Some pertinent tweets from this weekend:

Why I Walk in the AM

My warm weather mornings used to begin with a jog, or sprint intervals between pot holes; ever progressing towards a healthier lifestyle, I recently decided to walk in the mornings instead. While it’s a given that my ethnicity is particularly at risk for high blood pressure and heart disease, it’s less well known that mornings are a terrible time for anyone to strenuously exercise.

We’re 40 % more prone to suffer coronary emergencies between the hours of 6 am and noon. My mother rehashes every story about young adults who keel over and die moments after shoveling their driveway. You’re aware of reports of fit athletes losing consciousness and being pronounced dead in the middle of morning practices. Like the quiet carcinogenic effects of working the graveyard shift, without the declaration of a Public Service Announcement, it’s easy to believe these fatal occurrences are merely coincidental, rather than the result of a series of unfortunate circumstances.

After hours spent sleeping in a horizontal position, our blood circulation slows, allows blood to sit, and results in a body filled with the thickest blood supply of the day. Imagine drinking juice from a fresh straw, then a milkshake from a used straw, the difference is that stark.

Taking it easy on your body doesn’t mean you need to sit around either. Although I barely regard walking as exercise, a brisk walk is a great morning activity substitute. The pace prevents you from feeling rushed, the atmosphere allows you to think, and weather factors are less likely to keep you indoors. Have a good morning, every morning, for a long time!

Five Minute Plank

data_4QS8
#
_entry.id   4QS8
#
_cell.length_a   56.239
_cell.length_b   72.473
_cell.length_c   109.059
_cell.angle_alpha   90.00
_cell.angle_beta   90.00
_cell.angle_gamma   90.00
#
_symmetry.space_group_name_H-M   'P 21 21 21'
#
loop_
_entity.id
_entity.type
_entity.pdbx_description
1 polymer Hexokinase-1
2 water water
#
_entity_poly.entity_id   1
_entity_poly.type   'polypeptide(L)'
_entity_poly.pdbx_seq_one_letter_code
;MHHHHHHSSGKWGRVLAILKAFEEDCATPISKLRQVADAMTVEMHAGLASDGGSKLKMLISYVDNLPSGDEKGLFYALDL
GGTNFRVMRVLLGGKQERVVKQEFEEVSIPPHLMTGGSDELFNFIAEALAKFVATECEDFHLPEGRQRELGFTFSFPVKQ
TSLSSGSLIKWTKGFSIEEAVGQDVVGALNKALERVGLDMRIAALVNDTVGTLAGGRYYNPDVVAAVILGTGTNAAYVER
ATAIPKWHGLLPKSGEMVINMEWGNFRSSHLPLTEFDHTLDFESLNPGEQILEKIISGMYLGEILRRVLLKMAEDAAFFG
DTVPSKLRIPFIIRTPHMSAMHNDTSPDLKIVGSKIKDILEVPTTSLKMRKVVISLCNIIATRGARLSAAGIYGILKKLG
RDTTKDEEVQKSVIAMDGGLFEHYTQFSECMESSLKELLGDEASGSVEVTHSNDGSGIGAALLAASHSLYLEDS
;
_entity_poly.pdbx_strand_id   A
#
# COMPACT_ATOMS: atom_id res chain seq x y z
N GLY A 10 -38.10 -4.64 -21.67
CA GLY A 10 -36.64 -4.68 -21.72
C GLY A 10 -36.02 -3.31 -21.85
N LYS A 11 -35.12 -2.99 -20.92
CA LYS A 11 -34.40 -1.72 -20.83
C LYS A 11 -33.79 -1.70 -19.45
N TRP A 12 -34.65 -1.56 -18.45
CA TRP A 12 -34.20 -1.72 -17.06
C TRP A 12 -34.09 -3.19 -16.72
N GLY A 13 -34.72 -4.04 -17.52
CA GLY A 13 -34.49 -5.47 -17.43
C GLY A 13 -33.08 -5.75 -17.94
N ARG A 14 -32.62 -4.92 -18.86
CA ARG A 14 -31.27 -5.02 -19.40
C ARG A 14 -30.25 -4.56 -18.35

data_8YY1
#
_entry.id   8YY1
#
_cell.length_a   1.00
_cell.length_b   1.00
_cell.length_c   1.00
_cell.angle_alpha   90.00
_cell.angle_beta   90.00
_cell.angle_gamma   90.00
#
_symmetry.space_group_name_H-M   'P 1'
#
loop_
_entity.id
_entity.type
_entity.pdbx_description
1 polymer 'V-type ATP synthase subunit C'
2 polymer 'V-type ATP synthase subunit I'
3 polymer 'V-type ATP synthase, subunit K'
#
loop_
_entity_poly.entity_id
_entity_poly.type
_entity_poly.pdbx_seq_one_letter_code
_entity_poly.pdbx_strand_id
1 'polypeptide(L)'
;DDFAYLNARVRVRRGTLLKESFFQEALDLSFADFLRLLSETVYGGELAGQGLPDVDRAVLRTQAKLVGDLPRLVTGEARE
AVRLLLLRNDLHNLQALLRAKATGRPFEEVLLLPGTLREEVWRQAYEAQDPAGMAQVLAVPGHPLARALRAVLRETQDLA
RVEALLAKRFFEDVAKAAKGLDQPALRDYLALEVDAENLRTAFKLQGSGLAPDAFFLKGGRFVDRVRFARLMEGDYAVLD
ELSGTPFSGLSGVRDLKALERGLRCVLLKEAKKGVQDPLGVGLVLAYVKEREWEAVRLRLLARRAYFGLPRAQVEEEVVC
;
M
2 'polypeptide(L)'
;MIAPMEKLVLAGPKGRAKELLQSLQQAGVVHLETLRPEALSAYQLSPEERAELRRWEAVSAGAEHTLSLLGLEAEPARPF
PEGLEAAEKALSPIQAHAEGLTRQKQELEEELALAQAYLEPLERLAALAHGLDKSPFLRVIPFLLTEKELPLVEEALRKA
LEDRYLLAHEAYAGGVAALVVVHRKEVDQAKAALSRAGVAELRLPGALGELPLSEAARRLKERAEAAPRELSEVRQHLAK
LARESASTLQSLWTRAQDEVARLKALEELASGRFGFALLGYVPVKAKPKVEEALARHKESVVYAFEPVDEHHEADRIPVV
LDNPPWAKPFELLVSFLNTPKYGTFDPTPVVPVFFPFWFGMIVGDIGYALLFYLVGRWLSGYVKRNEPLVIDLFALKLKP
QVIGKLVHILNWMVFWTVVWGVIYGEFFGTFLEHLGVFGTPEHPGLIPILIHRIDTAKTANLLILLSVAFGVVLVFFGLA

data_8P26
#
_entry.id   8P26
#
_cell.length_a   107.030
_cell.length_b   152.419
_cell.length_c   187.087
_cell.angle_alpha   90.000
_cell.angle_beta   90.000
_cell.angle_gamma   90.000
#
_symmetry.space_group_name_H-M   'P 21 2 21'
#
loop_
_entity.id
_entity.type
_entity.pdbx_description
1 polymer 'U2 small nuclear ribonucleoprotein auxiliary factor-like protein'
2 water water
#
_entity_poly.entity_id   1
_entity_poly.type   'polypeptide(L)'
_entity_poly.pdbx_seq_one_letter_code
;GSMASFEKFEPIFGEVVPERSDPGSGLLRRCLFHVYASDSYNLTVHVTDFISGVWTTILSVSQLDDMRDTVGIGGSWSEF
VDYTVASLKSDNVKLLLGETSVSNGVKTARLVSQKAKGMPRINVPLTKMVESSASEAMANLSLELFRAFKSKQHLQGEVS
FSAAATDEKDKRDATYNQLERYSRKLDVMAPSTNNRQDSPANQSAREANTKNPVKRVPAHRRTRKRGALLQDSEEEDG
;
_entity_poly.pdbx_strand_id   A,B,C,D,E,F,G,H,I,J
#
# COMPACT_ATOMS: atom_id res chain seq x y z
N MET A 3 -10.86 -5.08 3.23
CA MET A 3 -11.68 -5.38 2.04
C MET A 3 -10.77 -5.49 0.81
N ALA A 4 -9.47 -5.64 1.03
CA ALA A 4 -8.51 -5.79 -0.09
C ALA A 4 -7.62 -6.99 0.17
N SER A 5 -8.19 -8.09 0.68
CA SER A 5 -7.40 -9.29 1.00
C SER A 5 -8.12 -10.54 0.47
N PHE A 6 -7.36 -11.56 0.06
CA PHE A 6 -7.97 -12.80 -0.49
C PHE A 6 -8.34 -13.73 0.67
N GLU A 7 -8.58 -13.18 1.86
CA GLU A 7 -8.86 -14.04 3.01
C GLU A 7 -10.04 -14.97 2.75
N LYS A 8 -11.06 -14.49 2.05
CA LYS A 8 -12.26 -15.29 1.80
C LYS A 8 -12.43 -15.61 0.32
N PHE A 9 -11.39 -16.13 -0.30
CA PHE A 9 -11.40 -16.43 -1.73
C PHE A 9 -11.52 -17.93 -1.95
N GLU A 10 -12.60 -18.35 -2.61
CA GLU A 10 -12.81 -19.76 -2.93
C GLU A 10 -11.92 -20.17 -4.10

A friend of mine challenged herself to work towards a five minute plank, then she quit. I decided to record my attempt at an inspirational video, to gut through the pain; even when it feels like nobody cares. My personal best at the time was approaching the three minute mark. On the difficulty scale, the five minute plank ranks far less intimidating than 100 pushups or the four minute mile. One day I may challenge myself to maintain the Oprah Mile over the course of a full marathon.

The final result I posted to Youtube (embedded below) was my third attempt. My first attempt was a success if not for the restricted camera angles. Following my disappointment with the initial footage, I began and failed the second attempt half an hour later. Two days later and determined, I added a twist to my third attempt, to stress the fact that there isn’t always a television audience cheering our pursuit of personal goals. My co-star, who hesitated at first, grew more comfortable as the minutes ticked away; he’s a natural weight.

My strategy was to adjust at each minute: start wide for the first minute, go narrow at the second, balance on one foot at the third, then the other foot until the fourth minute, and gut it out for the remaining sixty seconds. Truth be told, my solid strategy failed after the third minute, switching feet at that point provided zero relief.

Crossing the five minute mark was less rewarding than the collapse. My entire body caught the shakes towards the end; I was genuinely exhausted. It’s unreal how much you can sweat from keeping still. Being me, I’m still unhappy with my back’s fluctuating height; being you, I’m forgiven. Thanks, looking forward to the next challenge!

My Father Exercised Once

My father was allegedly a soccer savant in his heyday, despite the lack of recorded evidence, his good posture and trim suits have historically swayed belief surrounding fitness in his favor. In my twenty odd years of life, I cannot recall my father ever participating in a physically strenuous activity, much less exercise; therein lies how he thoroughly impressed me.

After weeks of expressing a desire to buy sneakers, only to repeatedly reject the notion of actually doing so, we finally went to Modells and bought him a pair of yellow and gray Nikes. After loosely browsing through sweat pants and track shirts, my father confirmed that he already owned proper exercise attire.

Quick side tangent, the Modells employee who assisted us attempted to guess my age, started with 19, then 23, then 25; she made a not so young man’s day.

My father accompanied me to exercise wearing what can best be described as a pair of windbreaker cargo shorts and an Ed Hardy t-shirt. We intermittently walked and jogged the track and stairs (*click through for video re-enactment), then completed two sets of Betty White modified push-ups, pull-ups, and dips. Still, it’s not how well, or realistically terribly he performed, my father’s effort truly impressed me out there.